An actor's performance is captured using motion capture, prompted by an unseen director. Character design and animation by Andrew Brownridge.
Burgesses’s A Clockwork Orange, as filmed by Stanley Kubrick, offered a vision of Britain that was dystopian, - blighted by gangs and ultraviolence. However, the film is based on the American version of the book, in which the redemptive final chapter 21 is omitted. Burgess explained that when he first brought the book to an American publisher, he was told that U.S. audiences would never go for the final chapter, in which Alex sees the error of his ways, decides he has lost all energy for and thrill from violence and resolves to turn his life around.
In this video, I have made a film of that final chapter which Kubrick omitted. An actor performs sections from the chapter, but instead of being filmed, his movements are captured absolutely faithfully by a motion capture suit that the actor wears, whilst his voice is recorded conventionally. The resulting lifelike figure is then clothed in a computer generated avatar, which appears real but not quite real, a phenomenon described by the roboticist Masahiro Mori in 1970 as the “uncanny valley”. The idea of the lifelike doll was also explored by Freud in his seminal 1919 essay The Uncanny, where the simulated figure creates revulsion, and even disgust. Even as Alex tries to redeem himself, his figure inspires distrust, and discomfort.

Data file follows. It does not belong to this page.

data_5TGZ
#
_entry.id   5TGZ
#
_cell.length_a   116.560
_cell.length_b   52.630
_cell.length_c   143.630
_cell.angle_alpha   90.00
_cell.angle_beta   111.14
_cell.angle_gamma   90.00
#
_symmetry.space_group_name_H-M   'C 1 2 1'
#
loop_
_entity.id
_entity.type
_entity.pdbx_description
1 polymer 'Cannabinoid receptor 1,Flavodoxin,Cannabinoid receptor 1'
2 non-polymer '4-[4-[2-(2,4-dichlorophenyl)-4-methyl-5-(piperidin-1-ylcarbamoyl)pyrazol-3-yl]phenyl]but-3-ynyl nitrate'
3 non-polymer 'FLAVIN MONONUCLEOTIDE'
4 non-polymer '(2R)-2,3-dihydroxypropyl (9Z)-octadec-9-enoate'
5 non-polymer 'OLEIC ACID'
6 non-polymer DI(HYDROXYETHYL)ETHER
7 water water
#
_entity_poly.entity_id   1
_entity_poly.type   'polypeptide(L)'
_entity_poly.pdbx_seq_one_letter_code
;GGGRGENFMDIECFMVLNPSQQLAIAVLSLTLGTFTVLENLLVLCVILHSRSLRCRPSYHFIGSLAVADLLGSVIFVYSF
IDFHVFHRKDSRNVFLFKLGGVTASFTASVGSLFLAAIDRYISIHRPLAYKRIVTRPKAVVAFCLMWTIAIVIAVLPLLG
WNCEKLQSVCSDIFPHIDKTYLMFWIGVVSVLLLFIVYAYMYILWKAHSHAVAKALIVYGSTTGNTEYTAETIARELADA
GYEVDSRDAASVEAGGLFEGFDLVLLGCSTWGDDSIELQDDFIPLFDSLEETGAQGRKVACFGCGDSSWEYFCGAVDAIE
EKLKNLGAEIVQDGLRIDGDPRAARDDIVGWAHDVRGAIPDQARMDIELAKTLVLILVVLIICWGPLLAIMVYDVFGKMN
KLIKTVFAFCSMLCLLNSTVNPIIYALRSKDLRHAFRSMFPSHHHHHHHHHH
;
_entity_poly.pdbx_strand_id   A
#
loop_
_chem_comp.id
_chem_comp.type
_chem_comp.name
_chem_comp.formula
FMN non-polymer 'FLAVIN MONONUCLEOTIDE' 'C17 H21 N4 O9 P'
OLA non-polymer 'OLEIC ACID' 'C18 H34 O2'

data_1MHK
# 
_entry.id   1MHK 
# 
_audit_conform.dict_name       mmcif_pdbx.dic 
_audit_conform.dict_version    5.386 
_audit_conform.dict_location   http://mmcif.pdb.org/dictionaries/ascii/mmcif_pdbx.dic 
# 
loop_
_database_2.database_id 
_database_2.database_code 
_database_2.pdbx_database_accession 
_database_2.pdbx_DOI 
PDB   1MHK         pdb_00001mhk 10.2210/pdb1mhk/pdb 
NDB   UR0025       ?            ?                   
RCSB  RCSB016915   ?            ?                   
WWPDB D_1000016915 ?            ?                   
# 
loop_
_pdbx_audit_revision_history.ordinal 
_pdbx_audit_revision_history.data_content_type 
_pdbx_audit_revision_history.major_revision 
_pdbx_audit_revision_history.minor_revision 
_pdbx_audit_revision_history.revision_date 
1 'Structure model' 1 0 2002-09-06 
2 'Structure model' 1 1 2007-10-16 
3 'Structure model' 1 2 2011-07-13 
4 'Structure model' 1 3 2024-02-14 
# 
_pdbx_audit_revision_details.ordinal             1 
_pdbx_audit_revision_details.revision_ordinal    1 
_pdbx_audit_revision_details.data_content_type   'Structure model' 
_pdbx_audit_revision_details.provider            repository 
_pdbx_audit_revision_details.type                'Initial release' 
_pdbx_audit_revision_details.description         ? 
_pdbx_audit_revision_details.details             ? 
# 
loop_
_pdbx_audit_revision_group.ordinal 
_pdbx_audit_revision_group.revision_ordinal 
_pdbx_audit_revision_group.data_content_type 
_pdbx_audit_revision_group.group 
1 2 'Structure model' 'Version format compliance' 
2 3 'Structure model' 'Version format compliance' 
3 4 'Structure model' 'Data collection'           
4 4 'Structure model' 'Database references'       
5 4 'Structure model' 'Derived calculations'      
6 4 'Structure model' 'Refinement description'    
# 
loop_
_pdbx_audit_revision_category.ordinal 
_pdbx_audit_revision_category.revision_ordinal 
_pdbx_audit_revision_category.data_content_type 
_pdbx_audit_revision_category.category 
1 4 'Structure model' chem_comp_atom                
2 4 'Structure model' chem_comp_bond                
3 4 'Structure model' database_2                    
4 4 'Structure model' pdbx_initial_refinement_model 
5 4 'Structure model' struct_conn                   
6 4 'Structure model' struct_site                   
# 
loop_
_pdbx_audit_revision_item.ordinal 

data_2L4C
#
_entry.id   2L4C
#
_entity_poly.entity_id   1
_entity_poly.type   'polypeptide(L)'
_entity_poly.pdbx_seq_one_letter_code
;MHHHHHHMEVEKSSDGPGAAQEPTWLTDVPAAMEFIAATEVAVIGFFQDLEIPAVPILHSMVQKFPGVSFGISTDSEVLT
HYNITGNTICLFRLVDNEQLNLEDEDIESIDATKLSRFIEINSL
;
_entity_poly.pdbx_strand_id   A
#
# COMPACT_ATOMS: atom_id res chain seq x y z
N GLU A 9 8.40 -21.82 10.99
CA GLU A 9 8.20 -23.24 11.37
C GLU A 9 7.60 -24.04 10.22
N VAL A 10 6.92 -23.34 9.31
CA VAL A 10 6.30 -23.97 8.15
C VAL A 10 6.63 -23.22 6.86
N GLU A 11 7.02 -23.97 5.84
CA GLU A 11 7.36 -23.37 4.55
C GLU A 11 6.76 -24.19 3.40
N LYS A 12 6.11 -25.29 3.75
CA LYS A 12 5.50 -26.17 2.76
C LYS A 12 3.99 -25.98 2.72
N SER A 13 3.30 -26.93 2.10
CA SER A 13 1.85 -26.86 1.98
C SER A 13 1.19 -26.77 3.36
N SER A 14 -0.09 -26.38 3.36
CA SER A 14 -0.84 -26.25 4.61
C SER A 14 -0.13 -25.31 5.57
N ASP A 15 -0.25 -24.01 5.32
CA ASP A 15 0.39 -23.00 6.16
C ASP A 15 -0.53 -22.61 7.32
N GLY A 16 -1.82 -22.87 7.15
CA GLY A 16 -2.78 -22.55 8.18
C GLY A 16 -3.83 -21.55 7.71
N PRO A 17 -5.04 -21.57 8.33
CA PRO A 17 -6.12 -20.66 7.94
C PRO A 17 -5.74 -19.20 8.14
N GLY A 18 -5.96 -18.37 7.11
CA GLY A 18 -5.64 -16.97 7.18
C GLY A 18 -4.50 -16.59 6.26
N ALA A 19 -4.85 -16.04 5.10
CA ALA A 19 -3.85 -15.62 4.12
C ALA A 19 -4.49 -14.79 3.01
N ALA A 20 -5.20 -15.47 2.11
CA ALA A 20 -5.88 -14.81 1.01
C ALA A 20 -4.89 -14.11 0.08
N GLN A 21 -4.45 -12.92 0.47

Performer Charles Swift
Director David Salter
Motion Capture Dr Peter Twigg Stephen Sigurnjak
Thanks to the Science and Engineering department of Manchester Metropolitan University

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